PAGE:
I stepped over a railing to cross a road and continue on the trail which led through pastures. I noticed a miniature apple on the ground. I glanced up at what was a crab apple tree. I used a trekking pole to prod the limbs above, beckoning for the tiny fruit to fall within my reach. I sat and sipped water and ate three of the little apples. They were not quite ripe, but sweet enough and delightfully crisp.
As I continued, little hopping rodents fleeted about frantically on the trail. One of them hopped right in to my shin with a surprising amount of force. I laughed.
This morning feels like it was so long ago; as if it were a memory from yesterday, or the day before.
I made camp beneath the 300 year old Keffer Oak — the largest oak tree in the southern portion of the trail. Maybe some of its enduring wisdom will seep in to my night dreams.
I did not wake in the woods, but in a little cave. A musty cave at that. Because I only set up my tent when it rains, it seems to have become a bit moldy. I should start pulling it out dry in the sun. Oh, bother. I did not begin hiking until past 11 pm.
The trail was mellow and crossed many roads with homes nearby.
I came to a very steep climb. The sun had begun it’s descent. I passed a shelter and continued on. For a satisfactory day I had many miles to go.
The climb continued, the woods were thick and rocky and uneven. There was no place to camp in sight. I told myself that I just wanted to rest a moment. I would regroup, and then cover another 5 miles in the night.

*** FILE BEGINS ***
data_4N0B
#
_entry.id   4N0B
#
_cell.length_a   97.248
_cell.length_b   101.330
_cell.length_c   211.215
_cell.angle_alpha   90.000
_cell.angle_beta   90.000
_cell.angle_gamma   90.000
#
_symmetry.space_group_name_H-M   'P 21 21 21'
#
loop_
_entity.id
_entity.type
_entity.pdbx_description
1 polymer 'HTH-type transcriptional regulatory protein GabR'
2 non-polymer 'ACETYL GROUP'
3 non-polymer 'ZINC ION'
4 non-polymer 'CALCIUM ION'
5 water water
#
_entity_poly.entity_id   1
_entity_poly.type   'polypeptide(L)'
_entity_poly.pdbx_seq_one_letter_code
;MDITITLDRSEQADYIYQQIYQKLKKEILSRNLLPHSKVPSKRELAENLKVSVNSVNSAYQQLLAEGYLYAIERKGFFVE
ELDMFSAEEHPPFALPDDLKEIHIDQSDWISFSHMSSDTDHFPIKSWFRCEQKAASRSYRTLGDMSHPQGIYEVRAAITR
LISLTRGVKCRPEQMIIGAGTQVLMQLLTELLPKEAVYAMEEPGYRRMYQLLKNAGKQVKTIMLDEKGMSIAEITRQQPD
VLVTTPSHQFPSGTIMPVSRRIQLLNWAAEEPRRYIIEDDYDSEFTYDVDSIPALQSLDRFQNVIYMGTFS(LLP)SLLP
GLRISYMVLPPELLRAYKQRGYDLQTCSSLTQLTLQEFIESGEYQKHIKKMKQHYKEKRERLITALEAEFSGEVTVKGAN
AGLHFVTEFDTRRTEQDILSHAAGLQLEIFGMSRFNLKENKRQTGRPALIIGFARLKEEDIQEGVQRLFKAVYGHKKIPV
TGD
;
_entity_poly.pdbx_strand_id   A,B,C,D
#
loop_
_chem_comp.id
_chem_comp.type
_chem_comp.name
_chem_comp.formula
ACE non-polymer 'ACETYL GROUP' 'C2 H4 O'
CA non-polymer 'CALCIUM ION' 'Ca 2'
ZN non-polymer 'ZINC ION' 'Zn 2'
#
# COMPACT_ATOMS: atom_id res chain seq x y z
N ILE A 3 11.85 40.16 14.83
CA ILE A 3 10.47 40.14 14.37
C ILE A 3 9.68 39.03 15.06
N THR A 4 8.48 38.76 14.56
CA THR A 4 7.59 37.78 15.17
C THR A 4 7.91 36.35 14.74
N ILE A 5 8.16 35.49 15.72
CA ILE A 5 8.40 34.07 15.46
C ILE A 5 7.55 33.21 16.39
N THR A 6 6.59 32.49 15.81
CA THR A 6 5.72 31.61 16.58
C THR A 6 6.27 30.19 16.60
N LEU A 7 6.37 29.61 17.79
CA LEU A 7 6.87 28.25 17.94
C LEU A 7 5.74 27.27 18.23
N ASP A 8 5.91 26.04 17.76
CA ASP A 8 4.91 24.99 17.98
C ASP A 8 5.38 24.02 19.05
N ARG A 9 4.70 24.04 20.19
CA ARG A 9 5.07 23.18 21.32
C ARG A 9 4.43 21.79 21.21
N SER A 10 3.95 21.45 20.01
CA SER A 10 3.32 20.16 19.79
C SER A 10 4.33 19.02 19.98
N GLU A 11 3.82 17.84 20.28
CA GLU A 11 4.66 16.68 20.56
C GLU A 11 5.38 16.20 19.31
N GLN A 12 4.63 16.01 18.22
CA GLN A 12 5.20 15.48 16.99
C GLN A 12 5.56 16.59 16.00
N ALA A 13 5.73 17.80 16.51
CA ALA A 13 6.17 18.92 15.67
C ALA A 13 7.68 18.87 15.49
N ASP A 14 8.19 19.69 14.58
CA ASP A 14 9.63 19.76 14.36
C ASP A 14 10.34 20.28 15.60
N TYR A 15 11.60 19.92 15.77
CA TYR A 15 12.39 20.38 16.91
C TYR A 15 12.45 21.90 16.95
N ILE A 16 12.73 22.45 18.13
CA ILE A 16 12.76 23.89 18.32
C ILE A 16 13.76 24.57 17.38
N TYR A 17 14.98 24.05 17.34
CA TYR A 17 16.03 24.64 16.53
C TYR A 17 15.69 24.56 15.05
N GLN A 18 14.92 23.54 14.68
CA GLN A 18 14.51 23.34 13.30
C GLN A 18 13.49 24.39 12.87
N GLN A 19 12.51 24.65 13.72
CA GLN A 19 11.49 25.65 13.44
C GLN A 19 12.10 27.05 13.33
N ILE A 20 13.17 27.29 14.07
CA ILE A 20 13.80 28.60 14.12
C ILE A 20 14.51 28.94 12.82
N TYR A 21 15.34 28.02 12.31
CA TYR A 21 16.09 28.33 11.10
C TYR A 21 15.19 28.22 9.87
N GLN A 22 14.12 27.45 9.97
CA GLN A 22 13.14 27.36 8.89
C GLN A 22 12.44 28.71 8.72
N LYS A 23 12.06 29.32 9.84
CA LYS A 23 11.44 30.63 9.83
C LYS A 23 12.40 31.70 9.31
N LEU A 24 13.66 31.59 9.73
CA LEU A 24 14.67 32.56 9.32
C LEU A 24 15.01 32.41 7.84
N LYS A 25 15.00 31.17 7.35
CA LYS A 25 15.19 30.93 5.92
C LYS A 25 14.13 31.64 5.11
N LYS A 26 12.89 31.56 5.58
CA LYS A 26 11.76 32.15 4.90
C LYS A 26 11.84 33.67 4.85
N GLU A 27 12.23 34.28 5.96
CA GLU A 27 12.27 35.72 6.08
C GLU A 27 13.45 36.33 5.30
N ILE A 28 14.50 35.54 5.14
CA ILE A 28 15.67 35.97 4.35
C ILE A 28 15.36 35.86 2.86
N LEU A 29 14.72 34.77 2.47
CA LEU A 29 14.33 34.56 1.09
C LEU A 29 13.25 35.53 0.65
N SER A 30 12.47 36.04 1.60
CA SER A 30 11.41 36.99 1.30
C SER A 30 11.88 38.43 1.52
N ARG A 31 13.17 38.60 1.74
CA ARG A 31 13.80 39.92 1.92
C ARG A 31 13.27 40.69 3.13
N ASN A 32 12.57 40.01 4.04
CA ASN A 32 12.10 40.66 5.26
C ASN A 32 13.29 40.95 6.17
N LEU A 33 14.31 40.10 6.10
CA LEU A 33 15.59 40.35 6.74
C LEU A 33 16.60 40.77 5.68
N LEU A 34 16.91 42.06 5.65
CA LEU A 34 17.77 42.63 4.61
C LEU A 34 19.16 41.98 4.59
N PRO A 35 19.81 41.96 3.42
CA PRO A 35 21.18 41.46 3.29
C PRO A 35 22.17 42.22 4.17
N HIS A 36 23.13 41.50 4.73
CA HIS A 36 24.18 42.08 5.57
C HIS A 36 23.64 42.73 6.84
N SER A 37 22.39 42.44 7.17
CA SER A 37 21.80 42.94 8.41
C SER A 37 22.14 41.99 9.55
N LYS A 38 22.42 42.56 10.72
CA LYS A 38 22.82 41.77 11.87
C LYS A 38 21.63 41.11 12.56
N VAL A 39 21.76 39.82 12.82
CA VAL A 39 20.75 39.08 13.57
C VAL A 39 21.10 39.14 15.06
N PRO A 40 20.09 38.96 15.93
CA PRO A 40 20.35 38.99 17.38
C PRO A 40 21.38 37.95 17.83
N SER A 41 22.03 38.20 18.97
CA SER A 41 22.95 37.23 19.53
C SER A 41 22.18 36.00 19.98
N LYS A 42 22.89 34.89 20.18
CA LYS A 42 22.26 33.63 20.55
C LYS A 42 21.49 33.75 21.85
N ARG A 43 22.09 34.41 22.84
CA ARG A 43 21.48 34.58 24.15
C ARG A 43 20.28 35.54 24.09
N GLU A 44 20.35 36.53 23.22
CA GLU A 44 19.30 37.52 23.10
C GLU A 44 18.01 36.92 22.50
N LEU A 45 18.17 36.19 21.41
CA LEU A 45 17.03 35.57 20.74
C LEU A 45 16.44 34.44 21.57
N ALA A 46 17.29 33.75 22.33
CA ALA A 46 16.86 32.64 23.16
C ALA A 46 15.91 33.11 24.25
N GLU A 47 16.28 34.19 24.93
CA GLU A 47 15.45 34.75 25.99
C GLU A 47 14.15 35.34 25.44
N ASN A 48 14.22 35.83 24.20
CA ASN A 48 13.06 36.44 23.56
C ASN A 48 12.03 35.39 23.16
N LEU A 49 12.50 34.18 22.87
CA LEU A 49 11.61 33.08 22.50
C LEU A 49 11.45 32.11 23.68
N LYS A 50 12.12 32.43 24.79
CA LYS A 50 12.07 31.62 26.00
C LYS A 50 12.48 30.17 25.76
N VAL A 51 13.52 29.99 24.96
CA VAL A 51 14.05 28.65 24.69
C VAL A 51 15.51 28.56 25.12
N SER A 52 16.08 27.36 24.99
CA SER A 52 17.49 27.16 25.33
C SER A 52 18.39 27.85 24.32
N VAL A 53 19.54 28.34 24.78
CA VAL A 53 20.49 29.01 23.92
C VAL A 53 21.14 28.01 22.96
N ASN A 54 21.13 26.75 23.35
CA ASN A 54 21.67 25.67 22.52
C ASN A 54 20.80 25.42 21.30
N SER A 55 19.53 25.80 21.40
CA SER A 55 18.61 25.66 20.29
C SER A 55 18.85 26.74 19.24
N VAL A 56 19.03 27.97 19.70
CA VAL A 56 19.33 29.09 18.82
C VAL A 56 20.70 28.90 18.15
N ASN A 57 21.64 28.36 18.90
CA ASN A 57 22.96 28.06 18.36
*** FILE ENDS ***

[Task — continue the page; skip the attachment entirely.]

I came to a beautiful tree. It’s limbs extended proudly, skirting down nearly to its base; layer upon layer of overlappimg branches extended like fans of emerald pine. There was no way one could set up a tent — or even stand — without crouching beneath its cover. But, it’s many layers could provide protection from a gentle rain. I made myself comfortable beneath it. It began to rain. I pulled out my tent and draped it’s limp body over my own. I left my sleeping bag in its drysack in my pack. I am warm enough without it, under the non breathable material of my tent in the southern heat of June.
I left the church at around 9 am. As I was motioning to leave, pack on back, I heard some noises by the back entrance. I came around the corner to greet the sounds, and the person responsible. A very kind elderly gentleman introduced himself and told me that he was the church janitor. He told me not to hurry out on his behalf. He took me upstairs and unlocked the door to the little church so I may glance inside. It was beautiful. His wife was the organist for the church, he told me proudly. He asked where I was from and wished me a safe journey. The encounter left me feeling so very happy.